The fortified town of Willemstad spoils its visitors with a special combination of historical and culinary hospitality with numerous nice restaurants. Particularly interesting in terms of cultural history: the Mauritshuis, the Koepelkerk, the old town hall and the fortifications surrounding the city. And challenging through the rugged landscape, for example around the Hollandsch Diep. The marina provides a perfect base for your cruise.


At the mouth of the Oosterschelde, it is a landmark for many: the blunt tower of Zierikzee. The long supply canal has a large floodgate at the end, which still protects the city from floods and storms. Zierikzee is a lively town, and the passer-by harbour is within shooting distance of many terraces, shops and restaurants. Of course, you can also enjoy the many "salty delicacies" here and many mussels or Oosterschelde lobsters are eaten.


This larger city is the capital of the province, and there is much more going on here. Not only is it a beautiful old fortified town, long before Amsterdam Middelburg was the commercial centre of the Northern Netherlands, but because of its central location there is now much to do and experience. Fun markets are regularly organised, such as an art, antiques and crafts market, an antique shop, a book market, a flea market and a night market. Visit one of the museums or take a guided tour of the city.




Aire sur la Lys

Air sur la Lys, an almost exotic name in French, is an ancient fortified city located on the French part of the Lys. Strategically located, it has been coveted and conquered by many nobles and princes throughout the centuries. It is a delightful place to live among the monumental buildings with the French "joie-de-vivre".


Dunkirque is another of those famous harbour towns. Like many of the ports on the north coast of France, this one combines maritime industry and old remnants of many centuries of trade and commerce. The region has an almost "northern" atmosphere because Flanders extended it's reign here for many decades. Quite "un-French" things in customs, food and the local dialect still mark this.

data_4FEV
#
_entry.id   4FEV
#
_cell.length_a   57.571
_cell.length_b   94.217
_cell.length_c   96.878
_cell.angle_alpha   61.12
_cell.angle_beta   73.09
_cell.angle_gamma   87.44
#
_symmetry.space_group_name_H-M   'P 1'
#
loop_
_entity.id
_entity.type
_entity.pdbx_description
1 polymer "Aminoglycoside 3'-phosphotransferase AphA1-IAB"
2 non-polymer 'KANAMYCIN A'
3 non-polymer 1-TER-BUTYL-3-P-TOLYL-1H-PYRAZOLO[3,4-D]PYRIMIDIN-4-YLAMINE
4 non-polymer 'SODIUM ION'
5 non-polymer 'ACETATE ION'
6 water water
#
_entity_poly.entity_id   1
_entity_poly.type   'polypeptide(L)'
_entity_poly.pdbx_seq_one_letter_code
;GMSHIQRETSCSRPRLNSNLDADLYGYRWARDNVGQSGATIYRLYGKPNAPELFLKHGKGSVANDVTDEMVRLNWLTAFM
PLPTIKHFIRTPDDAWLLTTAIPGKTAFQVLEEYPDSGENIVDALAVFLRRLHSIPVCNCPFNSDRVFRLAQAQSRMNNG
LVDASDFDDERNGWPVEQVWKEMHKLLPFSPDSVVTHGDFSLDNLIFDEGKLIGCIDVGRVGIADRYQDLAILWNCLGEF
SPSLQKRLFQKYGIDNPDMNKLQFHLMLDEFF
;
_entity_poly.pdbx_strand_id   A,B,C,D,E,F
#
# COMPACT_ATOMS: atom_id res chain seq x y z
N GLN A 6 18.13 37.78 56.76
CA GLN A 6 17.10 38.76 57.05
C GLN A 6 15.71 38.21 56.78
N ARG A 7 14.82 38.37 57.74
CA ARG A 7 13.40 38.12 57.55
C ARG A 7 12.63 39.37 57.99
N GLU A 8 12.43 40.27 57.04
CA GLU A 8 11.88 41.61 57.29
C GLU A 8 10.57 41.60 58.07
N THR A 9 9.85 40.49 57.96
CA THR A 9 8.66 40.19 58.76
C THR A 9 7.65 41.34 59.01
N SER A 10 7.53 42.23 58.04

This town on the river IJzer has existed since the early Middle Ages and has amassed a tumultuous existence over the centuries. Best known in the history books is probably the Battle of Nieuwpoort in 1600, in the fights between the Republic of the Netherlands and the Spanish occupiers. Nowadays, the town is divided into the part around the harbour with its many charming restaurants and cafés and Nieuwpoort-Bad where many Belgians come to enjoy the beach.


The super cosy seaside resort Ostend is located on the West Flemish coast. Its first traces go back as far as the 8th century and in the times since then, the city and its surroundings have gone through a lot. It played an important role in the many wars that raged in this region during the Middle Ages, but never flourished as much as nearby port cities. Nowadays, it is a busy seaside resort with super-fun streets around the old Mercator dock.



Vlissingen, harbour town on the Westerschelde, has the longest sea promenade in the Netherlands, here you can almost touch the passing sea ships. Under the Spanish, new defences were built around the town, the Keizersbolwerk was built between 1548 and 1552, which can still be seen today next to today's Koopmanshaven. Dutch naval hero Michiel de Ruyter keeps an eye here, he worked his way up to become commander-in-chief of the Dutch fleet and won many sea battles. With the beach and sea within easy reach, Vlissingen is a lovely place to take in the fresh sea air.


We land in the cradle of the Zealand oyster: Yerseke (pronounced "ierseke"). Even for those who are not necessarily culinary adepts, this place is absolutely worth a visit. The oyster museum and the explanation about the cultivation of this "salty gold" is fun for everyone. And if you are a fan of mussels, this port is of course an absolute "must". Salt and Zeeland really get their physical shape here!